Leeds Rhinos captain Kruise Leeming dreaming of Super League glory

Leeds Rhinos captain Kruise Leeming has gone from Swaziland to Halifax and is now dreaming of Super League glory… with only rivals Wigan standing in the way of place in Grand Final

  • Leeds Rhinos face Wigan Warriors on Friday with a Grand Final place at stake
  • They have not won the Super League title since Rob Burrow bowed out in 2017
  • Captain Kruise Leeming was born in Swaziland before moving to Halifax
  • He is dreaming of Super League glory and a place in England’s World Cup squad

Kruise Leeming counts himself lucky. ‘My dad wanted to call me ‘Anchor’, so I’m glad he didn’t,’ laughs the Leeds Rhinos captain when explaining the origins of his first name.

‘He worked as a casino croupier on a cruise ship with my mum. That’s where they met and that’s where I was conceived, so they wanted to name me something to do with the ship.’

Leeming was born back on dry land in Eswatini – formerly Swaziland – in Southern Africa, his mother Khabo’s home country where he lived until he was three. He then moved with his family to Halifax, the hometown of his father Martin, but his new life in England soon took a tragic turn.

Leeds Rhinos captain Kruise Leeming is hoping to help guide them to their first Super League title since 2017

‘When I was eight, my dad died of throat cancer at 40-years-old,’ Leeming tells Sportsmail. ‘We were best mates and it hit me really hard.’

Leeming, 27, never played rugby with his dad as a child, preferring golf. And it was actually while hitting a wedge shot that the course of his life would change for good.

‘I used to practise my shots at the Siddal rugby field every couple of days, trying to hit the ball through the posts,’ recalls Leeming.

‘One day, the groundsman caught me and said, ‘You can’t be practising on this field, you are ripping up all of the turf’. I pleaded with him and eventually he said, ‘I will do you a deal, you can practise on here as long as you come and train with us’.

‘So on Saturday morning I went and trained and that was it. I loved it and never looked back.’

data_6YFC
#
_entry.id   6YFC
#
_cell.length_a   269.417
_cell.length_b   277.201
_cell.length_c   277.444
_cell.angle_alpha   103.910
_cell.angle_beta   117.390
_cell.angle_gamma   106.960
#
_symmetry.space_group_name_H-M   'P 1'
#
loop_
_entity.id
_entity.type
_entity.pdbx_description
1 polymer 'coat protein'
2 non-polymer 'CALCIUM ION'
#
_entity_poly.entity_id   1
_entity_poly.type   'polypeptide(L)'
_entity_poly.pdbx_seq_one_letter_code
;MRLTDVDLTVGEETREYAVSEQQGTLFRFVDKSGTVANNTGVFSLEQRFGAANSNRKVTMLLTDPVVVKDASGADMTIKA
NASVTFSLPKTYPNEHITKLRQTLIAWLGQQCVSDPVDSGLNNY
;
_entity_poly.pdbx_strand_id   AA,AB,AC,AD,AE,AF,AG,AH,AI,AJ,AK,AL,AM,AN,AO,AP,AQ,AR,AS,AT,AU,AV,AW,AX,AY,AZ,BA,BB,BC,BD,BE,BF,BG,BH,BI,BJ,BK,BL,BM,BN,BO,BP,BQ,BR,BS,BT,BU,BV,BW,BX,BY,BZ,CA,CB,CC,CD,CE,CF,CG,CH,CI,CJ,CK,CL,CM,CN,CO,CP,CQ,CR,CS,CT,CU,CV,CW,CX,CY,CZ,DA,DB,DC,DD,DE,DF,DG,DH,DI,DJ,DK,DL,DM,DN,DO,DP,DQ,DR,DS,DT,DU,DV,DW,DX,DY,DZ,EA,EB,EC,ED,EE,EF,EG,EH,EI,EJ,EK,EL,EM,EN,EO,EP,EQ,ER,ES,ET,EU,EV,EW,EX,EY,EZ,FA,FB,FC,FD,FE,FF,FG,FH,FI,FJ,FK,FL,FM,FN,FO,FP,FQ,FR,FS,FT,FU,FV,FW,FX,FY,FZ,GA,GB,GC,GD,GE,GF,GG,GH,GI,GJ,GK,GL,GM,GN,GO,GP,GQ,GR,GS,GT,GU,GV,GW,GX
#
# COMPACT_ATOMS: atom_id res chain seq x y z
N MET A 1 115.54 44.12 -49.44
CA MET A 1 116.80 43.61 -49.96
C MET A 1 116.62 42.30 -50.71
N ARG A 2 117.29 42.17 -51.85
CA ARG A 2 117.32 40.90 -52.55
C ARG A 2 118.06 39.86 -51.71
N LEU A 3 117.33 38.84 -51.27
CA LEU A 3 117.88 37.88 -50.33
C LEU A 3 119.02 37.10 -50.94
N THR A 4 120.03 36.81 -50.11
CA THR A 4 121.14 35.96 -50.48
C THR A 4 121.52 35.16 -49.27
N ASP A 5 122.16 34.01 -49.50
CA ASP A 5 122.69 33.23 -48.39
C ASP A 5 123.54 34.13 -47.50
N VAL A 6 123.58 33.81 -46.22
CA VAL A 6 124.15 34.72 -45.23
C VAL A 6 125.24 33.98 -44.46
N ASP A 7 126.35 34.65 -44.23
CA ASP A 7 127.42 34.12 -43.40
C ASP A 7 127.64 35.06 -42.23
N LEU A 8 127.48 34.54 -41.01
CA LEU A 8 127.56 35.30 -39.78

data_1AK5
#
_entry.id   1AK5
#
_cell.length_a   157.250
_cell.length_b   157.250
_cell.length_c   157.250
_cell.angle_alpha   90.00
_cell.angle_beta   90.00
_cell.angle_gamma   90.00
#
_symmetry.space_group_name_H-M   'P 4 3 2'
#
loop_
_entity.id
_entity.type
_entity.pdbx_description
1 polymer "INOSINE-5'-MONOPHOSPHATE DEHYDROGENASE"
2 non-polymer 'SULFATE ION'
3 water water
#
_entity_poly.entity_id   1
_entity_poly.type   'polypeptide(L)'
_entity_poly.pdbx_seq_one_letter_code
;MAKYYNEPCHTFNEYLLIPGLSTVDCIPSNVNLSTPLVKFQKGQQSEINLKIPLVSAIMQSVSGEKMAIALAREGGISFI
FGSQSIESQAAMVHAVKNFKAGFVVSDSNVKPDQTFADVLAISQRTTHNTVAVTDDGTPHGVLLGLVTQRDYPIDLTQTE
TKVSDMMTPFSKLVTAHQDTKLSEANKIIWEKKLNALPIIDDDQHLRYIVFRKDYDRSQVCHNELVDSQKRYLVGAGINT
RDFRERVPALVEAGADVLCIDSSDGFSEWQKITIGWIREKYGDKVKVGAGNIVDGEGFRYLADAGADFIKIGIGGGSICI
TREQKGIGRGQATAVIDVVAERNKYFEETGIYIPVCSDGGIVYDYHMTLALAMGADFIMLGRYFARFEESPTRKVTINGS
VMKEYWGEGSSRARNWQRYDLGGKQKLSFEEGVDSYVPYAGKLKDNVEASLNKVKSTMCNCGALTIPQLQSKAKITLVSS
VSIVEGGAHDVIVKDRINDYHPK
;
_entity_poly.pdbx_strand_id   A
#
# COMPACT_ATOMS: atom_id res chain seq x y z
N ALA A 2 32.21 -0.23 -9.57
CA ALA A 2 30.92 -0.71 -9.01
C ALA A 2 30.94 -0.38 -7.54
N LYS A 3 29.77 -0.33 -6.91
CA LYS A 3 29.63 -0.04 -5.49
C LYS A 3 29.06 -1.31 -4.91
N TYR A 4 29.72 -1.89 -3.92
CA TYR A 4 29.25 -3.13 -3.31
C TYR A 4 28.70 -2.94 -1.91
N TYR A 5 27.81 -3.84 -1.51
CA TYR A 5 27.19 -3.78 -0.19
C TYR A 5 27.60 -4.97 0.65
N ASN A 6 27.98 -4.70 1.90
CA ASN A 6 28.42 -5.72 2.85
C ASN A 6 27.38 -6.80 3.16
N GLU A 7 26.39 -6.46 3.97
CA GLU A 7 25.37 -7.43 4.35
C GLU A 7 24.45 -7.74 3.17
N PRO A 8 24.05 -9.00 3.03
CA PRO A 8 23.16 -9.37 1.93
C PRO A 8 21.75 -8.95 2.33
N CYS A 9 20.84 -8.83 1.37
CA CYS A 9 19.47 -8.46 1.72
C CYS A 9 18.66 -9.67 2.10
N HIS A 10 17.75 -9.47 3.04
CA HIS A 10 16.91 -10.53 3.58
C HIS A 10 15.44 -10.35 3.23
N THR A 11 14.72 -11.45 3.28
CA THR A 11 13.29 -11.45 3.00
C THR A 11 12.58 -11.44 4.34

Just six years after his confrontation with an angry groundsman, Leeming made his Super League debut for Huddersfield Giants aged 17, scoring a try with his second touch.

Leeming joined the Rhinos at the end of 2019 and is just one step away from the Grand Final with rivals Wigan Warriors standing in their way

He joined Leeds Rhinos at the end of 2019, winning the Challenge Cup with them in 2020 and making his England debut the following year.

‘My mum still doesn’t know what is going on, she still thinks I play down at Siddal!’ grins Leeming. ‘Sometimes she says, ‘Wow, what about all of those people that were there’ and I’m like, ‘Yeah, Mum, it is a professional game’. But she is immensely proud of me.’

Another source of pride came at the start of this year when Leeming was named Rhinos captain. It is an armband still synonymous with Kevin Sinfield, who led Leeds to seven Super League titles and actually brought the hooker to Headingley when he was director of rugby.

Leeds Rhinos have not won the Super League title since Rob Burrow bowed out in 2017

Leeming, who moved to the UK when he was three-years-old from Swaziland, is also hoping to earn himself a place in England’s World Cup squad

‘I still speak to Kev. He got in touch and congratulated me when I was made captain, which was really nice of him,’ says Leeming, who now skippers Sinfield’s 17-year-old son Jack. ‘In terms of leadership, he was the best, so the more I can pick his brains, it can only be good for me.’

Sinfield’s legacy is there for all to see in Headingley’s ‘heritage’ tunnel, where Leeming poses for pictures. The corridor is adorned with images of Leeds’ Golden Generation, which includes Rob Burrow, whose battle with motor neurone disease is never far from the thoughts of the current class.

‘He is a massive inspiration for us as players,’ admits Leeming. ‘He is one of our biggest fans and is always in our hearts when we take the field.

‘We know we are walking on the shoulders of giants. It’s important for players to remember the history of a club and what the people before them have achieved. We want to impress that Golden Generation and Rob is a massive part of that.’

The Rhinos have not won the Super League title since Burrow bowed out with an eighth Grand Final victory in 2017. But the club are now just two wins away from a record-equalling ninth crown, with old rivals Wigan standing in their way of Old Trafford.

Few would have predicted Leeds would reach the play-off semi-finals given they won only one of their first nine games. But their form has transformed under Aussie coach Rohan Smith, who took charge in May and led them to fifth in the table. It is a position they have won the Grand Final from twice before – in 2011 and 2012.

‘We are the only club to have won it from fifth and that is something we will be looking to use in our favour,’ says Leeming. ‘Obviously history doesn’t play games for you, but it is just nice to know it is doable. Anything less than silverware at the end of the season is a failure for a club like Leeds Rhinos.’

Leeming’s end-of-season ambitions also extend to earning a place in England’s squad for next month’s home World Cup. He has even postponed his wedding in Bordeaux by a year in the hope of gaining selection.

‘How good would it be for a young lad from Swaziland to play in England for England in a World Cup?’ adds Leeming. ‘I can’t imagine how proud my family would be.’




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